Business, Finance & Economics

Libyan stock exchange opens for first time since anti-Gaddafi uprising


Brokers busy at work during the official reopening of the Libyan stock market in the capital Tripoli on March 15, 2012.



LONDON – Libya’s stock exchange opened on Thursday for the first time since fighting erupted against the regime of Colonel Muammar Gaddafi more than a year ago.

Ahmed Karoud, the exchange’s general manager, said the market currently has 10 companies on it, with today’s trade coming in at 3.9 billion Libyan dinars ($3 billion), according to the BBC.

A law currently being finalized by the central bank will enable foreign investors to own up to 10 percent of shares. Practically all of Libya’s publicly traded firms are banks and insurers, although cement company al-Ahliya has also made the cut.

An Islamic fund and real estate company will begin trading in June, Karou added, with oil firms and telecommunications giants Al-Madar and Libyana next in line, according to the Agence France Presse.

Karou said Libya hopes to become the primary financial link between Europe and the rest of the African continent. The stock market is based on Abu Dhabi’s, and the exchange hopes to open up a second branch in Libya’s eastern city of Benghazi:

“We don’t have a government but we have the capacity and infrastructure necessary to become the financial hub of North Africa,” he said.

“This opening sends a clear sign to the world that Libya is now a stable country where the economy is kicking off again.”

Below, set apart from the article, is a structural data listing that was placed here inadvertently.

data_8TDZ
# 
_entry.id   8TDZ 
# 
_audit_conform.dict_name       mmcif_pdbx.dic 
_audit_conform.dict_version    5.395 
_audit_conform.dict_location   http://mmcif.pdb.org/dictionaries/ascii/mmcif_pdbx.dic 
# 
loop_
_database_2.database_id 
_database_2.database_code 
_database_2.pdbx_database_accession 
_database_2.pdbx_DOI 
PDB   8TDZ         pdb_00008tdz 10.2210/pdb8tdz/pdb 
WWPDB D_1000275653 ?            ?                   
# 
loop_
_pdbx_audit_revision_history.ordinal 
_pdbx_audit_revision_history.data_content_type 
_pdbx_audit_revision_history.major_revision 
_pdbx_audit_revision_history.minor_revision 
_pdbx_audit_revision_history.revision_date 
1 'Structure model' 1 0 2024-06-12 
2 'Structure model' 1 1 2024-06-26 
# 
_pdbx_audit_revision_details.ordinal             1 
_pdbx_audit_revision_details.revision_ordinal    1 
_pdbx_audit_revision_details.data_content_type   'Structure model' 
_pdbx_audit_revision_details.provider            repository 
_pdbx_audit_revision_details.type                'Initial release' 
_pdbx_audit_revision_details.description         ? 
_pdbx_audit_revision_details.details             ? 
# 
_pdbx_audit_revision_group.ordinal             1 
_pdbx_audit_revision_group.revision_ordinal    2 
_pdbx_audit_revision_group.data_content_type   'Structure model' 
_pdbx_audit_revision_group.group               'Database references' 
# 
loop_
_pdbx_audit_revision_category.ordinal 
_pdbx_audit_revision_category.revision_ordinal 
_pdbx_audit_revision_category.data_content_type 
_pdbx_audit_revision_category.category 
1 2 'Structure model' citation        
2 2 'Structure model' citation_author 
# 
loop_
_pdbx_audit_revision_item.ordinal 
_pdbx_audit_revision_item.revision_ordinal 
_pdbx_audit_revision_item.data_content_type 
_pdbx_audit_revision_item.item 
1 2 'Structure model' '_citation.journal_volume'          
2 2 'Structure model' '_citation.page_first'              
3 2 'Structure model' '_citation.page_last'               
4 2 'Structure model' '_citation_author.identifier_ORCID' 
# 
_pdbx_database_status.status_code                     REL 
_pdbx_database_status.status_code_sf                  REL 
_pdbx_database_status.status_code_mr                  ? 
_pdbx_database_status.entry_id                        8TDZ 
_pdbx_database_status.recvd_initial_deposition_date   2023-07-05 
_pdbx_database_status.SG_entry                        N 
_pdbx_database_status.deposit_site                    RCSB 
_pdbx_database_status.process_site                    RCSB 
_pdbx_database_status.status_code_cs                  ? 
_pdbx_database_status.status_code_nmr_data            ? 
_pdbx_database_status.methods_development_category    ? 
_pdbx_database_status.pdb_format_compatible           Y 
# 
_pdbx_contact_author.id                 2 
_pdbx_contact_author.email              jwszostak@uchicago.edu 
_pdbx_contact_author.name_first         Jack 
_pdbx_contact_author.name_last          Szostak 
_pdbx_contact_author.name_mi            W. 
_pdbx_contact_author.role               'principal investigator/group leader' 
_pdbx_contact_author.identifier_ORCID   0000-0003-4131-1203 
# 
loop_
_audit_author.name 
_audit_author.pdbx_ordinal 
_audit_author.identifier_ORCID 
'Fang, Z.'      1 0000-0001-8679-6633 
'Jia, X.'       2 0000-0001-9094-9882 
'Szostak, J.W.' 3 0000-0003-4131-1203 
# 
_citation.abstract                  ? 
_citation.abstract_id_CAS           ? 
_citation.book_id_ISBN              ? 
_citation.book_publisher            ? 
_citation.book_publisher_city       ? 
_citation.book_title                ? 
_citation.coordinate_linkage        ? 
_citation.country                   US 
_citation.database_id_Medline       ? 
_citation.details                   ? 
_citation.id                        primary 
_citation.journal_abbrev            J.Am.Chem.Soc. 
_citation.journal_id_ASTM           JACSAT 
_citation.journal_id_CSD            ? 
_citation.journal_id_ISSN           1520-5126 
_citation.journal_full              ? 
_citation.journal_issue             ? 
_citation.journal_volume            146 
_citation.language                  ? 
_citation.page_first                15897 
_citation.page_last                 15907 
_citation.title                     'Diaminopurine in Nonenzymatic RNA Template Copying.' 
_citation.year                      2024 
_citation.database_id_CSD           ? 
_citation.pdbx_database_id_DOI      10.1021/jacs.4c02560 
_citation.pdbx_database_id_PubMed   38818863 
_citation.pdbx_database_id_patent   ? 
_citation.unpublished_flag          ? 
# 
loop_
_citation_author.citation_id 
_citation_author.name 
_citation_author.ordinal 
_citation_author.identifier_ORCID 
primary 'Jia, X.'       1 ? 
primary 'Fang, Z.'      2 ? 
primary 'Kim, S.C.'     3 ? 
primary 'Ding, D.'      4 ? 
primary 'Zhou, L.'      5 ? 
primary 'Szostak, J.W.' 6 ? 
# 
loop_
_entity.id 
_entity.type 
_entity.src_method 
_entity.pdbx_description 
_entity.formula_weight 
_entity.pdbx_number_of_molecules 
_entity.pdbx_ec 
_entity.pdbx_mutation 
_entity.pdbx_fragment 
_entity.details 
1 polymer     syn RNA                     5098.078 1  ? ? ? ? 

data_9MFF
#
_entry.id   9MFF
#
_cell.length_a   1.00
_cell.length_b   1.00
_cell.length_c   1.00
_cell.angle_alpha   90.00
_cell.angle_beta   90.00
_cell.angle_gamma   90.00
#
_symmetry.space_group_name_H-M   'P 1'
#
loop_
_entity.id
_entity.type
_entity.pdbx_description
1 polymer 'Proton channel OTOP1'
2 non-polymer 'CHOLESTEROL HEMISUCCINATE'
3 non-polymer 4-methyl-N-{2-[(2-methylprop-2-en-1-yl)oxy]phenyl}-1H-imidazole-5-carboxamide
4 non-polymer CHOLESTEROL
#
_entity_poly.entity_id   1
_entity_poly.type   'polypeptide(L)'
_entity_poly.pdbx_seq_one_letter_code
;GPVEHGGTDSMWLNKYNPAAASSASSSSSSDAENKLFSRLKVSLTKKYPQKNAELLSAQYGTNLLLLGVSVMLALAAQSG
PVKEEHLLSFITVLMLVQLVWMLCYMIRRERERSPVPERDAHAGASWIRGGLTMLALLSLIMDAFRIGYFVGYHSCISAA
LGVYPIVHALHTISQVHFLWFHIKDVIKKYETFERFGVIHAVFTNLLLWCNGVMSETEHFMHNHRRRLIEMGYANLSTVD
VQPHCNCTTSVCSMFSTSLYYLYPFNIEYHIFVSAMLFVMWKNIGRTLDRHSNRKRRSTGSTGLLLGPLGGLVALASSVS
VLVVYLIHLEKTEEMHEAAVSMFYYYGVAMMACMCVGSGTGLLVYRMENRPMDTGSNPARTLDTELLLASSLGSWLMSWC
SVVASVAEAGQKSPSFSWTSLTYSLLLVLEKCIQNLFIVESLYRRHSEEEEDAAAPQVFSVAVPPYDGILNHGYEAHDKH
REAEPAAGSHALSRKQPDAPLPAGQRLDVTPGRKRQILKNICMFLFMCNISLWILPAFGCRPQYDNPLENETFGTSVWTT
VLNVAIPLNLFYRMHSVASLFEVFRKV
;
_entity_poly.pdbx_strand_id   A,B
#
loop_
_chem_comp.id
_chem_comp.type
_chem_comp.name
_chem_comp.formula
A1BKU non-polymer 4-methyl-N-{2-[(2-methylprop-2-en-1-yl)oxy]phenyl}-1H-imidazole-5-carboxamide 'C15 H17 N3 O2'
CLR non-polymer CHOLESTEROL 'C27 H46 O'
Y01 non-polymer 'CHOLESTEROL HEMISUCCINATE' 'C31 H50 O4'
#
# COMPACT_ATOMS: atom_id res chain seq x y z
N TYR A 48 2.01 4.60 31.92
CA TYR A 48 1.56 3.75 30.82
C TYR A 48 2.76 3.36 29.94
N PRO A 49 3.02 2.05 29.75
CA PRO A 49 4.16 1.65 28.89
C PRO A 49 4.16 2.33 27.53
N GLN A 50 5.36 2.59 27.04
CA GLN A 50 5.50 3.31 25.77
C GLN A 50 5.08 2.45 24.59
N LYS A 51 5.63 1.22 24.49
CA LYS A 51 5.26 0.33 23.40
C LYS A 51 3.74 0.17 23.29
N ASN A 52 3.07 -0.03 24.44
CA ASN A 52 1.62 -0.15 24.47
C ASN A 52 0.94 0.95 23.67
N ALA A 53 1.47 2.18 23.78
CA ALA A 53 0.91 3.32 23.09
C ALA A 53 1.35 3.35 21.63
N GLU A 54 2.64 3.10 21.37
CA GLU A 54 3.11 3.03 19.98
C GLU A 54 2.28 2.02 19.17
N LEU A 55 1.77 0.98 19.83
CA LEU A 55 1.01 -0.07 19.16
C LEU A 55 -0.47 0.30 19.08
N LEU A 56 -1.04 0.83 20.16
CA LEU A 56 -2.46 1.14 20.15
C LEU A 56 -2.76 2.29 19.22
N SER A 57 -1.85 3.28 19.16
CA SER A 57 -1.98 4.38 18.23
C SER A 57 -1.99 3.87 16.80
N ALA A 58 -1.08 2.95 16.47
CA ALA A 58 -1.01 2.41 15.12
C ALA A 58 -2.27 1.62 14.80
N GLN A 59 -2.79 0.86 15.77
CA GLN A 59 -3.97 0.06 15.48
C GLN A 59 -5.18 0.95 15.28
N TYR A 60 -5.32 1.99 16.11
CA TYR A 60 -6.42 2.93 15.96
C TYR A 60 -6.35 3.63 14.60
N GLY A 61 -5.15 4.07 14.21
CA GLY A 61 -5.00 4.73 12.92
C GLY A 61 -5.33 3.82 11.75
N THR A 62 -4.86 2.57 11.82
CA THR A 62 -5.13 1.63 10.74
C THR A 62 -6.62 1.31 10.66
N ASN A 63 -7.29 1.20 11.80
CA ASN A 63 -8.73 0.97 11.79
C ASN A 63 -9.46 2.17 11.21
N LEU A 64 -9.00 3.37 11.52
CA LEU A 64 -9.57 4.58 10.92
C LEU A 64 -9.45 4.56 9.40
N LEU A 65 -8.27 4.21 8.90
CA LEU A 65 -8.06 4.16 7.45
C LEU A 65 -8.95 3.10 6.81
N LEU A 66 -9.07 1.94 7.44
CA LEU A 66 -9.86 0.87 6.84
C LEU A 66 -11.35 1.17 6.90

Conflict between pro- and anti-Gaddafi forces forced the exchange to shut down trading in February last year, Reuters reported. A pro-Gaddafi brigade seized the former stock market building in June, and many staff fled with documents and backups in their private cars.

The exchange had been scheduled to open at the end of last month, but power outages and late regulatory filings from listed companies delayed the launch, according to GlobalPost.

Oil production in Libya, North Africa’s biggest producer, has returned to 75 percent of pre-war levels, pumping up to 1.2 million barrels a day, Prime Minister Abdurrahim el-Keib said this month, according to Bloomberg.

The International Monetary Fund predicts that Libya’s economy, which may have contracted by 60 percent last year, will recover in 2012, “concurrent with an improvement in the security situation.”

The UN lifted sanctions on Libya’s central and foreign investment banks in December, helping the country tackle a cash crisis and allowing the new government to secure billions of dollars worth of assets held abroad.